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Infinite Uncertainty, Forgotten Feedbacks, And Cost-Benefit Analysis Of Climate Policy

Author

Listed:
  • Gary W. Yohe
  • Richard S.J. Tol

    () (Economic and Social Research Institute, Dublin)

Abstract

Tol (2003) found evidence that the uncertainty that surrounds estimates of the marginal damage of climate change may be infinite even if total damages are finite and questioned the applicability of expected cost-benefit analysis to global mitigation policy. Yohe (2003) suggested that this problem could be alleviated if international development aid were directed at eliminating the source of the problem – climate induced negative growth rates in a few regions along a handful of troublesome scenarios. The hypothesis about adding a second policy lever to the climate policy calculus is shown to hold, but not as robustly as perhaps expected. Infinite uncertainty and its implications for global mitigation policy can be avoided for a reasonable price in the relatively unlikely event that climate change can cause negative economic growth in a region or two when the portfolio of international policies includes at least two tools.

Suggested Citation

  • Gary W. Yohe & Richard S.J. Tol, 2005. "Infinite Uncertainty, Forgotten Feedbacks, And Cost-Benefit Analysis Of Climate Policy," Working Papers FNU-83, Research unit Sustainability and Global Change, Hamburg University, revised Aug 2005.
  • Handle: RePEc:sgc:wpaper:83
    as

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    File URL: http://www.fnu.zmaw.de/fileadmin/fnu-files/publication/working-papers/maxuncaidwp.pdf
    File Function: First version, 2005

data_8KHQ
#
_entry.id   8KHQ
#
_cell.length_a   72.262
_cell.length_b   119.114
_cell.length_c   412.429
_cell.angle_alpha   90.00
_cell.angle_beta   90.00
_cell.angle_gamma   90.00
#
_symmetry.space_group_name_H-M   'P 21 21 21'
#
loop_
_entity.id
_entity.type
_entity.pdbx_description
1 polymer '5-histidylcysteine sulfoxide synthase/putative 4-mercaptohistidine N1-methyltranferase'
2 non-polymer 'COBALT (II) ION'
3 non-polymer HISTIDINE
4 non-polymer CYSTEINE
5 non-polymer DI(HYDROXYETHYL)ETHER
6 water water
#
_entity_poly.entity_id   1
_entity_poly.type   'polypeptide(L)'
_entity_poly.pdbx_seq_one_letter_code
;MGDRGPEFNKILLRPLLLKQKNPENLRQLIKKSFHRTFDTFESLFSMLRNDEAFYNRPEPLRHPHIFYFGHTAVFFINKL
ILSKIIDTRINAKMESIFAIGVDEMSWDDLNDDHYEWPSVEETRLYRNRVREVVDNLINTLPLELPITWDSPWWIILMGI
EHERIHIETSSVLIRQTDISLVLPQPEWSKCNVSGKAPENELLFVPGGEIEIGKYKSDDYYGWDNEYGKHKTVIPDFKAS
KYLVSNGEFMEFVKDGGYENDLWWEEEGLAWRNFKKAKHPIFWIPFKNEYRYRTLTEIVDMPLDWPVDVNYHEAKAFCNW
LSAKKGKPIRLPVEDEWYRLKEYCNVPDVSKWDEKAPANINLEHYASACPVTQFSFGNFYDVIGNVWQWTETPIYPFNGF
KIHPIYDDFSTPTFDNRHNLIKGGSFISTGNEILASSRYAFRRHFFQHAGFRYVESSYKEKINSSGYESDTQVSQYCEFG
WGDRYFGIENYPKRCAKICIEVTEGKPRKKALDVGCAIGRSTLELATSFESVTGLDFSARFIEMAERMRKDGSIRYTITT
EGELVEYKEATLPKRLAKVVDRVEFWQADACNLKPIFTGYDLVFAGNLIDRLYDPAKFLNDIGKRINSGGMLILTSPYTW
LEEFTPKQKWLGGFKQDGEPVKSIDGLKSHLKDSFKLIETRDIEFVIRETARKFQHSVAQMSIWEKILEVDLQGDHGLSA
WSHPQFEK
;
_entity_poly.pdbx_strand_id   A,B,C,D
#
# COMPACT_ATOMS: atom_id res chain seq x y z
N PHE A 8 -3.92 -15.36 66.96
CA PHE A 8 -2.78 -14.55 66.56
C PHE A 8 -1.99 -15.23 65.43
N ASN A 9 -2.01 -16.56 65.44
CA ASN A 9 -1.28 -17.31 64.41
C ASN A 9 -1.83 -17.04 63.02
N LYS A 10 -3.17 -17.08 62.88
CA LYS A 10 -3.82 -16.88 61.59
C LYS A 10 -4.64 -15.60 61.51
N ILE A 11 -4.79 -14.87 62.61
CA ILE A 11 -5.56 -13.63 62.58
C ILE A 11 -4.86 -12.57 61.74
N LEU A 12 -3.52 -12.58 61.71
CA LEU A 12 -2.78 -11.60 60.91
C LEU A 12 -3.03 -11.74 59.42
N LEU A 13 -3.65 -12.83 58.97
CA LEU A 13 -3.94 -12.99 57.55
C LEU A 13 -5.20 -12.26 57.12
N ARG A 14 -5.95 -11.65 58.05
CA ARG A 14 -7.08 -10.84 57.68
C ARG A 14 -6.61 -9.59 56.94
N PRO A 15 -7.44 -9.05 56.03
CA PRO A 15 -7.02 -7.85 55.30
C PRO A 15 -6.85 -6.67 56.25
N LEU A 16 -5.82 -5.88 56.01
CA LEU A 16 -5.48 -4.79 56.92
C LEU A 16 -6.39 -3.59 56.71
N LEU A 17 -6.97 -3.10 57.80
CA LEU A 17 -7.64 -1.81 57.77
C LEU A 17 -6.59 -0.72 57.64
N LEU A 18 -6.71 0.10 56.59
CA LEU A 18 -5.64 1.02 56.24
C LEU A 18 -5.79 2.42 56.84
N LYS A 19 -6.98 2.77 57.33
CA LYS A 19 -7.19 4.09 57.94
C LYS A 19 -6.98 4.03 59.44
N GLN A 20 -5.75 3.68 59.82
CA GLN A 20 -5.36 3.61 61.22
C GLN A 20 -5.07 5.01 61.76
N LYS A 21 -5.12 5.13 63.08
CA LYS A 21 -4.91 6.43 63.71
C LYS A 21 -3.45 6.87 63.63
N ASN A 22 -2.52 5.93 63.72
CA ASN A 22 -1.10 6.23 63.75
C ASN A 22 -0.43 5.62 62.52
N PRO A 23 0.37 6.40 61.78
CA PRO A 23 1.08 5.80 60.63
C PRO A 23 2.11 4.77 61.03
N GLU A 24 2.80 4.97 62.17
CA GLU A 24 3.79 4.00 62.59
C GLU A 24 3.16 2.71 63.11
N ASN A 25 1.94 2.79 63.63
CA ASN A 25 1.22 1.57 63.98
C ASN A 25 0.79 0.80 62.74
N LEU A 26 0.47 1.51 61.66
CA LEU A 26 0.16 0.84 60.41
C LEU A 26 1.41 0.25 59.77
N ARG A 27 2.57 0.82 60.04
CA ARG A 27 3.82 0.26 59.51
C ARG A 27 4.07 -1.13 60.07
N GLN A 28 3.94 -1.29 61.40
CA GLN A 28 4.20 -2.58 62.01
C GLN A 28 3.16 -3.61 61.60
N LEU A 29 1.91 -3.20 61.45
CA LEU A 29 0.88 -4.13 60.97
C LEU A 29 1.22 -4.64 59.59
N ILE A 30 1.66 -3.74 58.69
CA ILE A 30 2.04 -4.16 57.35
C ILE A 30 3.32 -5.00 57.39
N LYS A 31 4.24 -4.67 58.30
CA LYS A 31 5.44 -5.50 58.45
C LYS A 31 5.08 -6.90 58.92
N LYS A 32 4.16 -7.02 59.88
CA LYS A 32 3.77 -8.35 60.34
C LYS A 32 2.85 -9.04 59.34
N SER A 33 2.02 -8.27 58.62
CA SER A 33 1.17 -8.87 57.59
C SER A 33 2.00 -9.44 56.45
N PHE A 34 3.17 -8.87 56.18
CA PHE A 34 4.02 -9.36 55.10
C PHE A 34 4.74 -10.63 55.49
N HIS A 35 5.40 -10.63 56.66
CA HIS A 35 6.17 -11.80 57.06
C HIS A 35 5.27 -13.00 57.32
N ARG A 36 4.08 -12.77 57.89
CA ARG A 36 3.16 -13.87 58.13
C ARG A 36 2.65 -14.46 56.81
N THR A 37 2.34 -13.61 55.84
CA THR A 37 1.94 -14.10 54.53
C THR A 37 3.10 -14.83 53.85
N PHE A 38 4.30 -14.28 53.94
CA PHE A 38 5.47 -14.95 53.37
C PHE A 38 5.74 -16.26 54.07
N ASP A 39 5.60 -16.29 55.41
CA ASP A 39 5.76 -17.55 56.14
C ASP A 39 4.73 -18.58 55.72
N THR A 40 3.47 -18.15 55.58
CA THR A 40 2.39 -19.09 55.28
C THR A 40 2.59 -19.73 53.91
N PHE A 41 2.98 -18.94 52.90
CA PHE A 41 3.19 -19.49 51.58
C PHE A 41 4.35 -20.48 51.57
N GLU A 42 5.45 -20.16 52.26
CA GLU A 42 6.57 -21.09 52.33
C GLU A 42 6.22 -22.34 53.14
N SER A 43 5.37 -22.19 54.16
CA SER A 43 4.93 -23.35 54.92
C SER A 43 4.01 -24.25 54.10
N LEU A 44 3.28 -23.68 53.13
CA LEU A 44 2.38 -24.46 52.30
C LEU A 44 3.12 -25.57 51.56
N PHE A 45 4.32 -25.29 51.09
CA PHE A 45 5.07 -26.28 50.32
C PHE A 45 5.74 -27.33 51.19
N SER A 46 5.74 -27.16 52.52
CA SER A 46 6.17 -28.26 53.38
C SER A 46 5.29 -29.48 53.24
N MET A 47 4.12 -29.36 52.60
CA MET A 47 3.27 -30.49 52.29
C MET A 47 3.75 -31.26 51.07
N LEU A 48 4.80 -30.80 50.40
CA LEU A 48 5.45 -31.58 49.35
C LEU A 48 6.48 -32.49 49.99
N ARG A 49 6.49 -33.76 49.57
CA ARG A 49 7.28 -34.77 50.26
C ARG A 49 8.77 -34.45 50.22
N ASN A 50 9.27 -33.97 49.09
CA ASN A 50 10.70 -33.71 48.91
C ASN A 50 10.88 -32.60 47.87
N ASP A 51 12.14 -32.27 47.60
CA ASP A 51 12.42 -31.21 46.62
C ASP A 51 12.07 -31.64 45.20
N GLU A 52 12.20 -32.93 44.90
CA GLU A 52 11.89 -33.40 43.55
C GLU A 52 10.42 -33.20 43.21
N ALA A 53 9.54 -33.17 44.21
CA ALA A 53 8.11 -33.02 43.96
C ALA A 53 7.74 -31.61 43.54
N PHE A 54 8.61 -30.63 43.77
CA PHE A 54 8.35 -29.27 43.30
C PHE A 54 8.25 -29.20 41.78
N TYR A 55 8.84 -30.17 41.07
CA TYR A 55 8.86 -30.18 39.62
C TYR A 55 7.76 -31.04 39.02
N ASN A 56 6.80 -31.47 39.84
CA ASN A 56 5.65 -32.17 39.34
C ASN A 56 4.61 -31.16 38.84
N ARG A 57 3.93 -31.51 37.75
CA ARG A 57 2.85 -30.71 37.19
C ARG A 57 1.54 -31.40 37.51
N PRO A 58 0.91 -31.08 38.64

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    References listed on IDEAS

    as
    1. repec:spr:portec:v:3:y:2004:i:2:d:10.1007_s10258-004-0033-z is not listed on IDEAS
    2. Richard Tol, 2002. "Estimates of the Damage Costs of Climate Change, Part II. Dynamic Estimates," Environmental & Resource Economics, Springer;European Association of Environmental and Resource Economists, vol. 21(2), pages 135-160, February.
    3. Tol, Richard S. J., 2002. "Welfare specifications and optimal control of climate change: an application of fund," Energy Economics, Elsevier, vol. 24(4), pages 367-376, July.
    4. Tol, Richard S. J., 1996. "The damage costs of climate change towards a dynamic representation," Ecological Economics, Elsevier, vol. 19(1), pages 67-90, October.
    5. P. Michael Link & Richard S. J. Tol, 2004. "Possible economic impacts of a shutdown of the thermohaline circulation: an application of FUND," Portuguese Economic Journal, Springer;Instituto Superior de Economia e Gestao, vol. 3(2), pages 99-114, September.
    6. Richard Tol, 1999. "Spatial and Temporal Efficiency in Climate Policy: Applications of FUND," Environmental & Resource Economics, Springer;European Association of Environmental and Resource Economists, vol. 14(1), pages 33-49, July.
    7. Richard Tol, 2002. "Estimates of the Damage Costs of Climate Change. Part 1: Benchmark Estimates," Environmental & Resource Economics, Springer;European Association of Environmental and Resource Economists, vol. 21(1), pages 47-73, January.
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    Cited by:

    1. Richard S. J. Tol, 2009. "The Economic Effects of Climate Change," Journal of Economic Perspectives, American Economic Association, vol. 23(2), pages 29-51, Spring.

    More about this item

    Keywords

    climate policy; development aid; equity weighting; expected cost-benefit analysis;

    JEL classification:

    • Q54 - Agricultural and Natural Resource Economics; Environmental and Ecological Economics - - Environmental Economics - - - Climate; Natural Disasters and their Management; Global Warming

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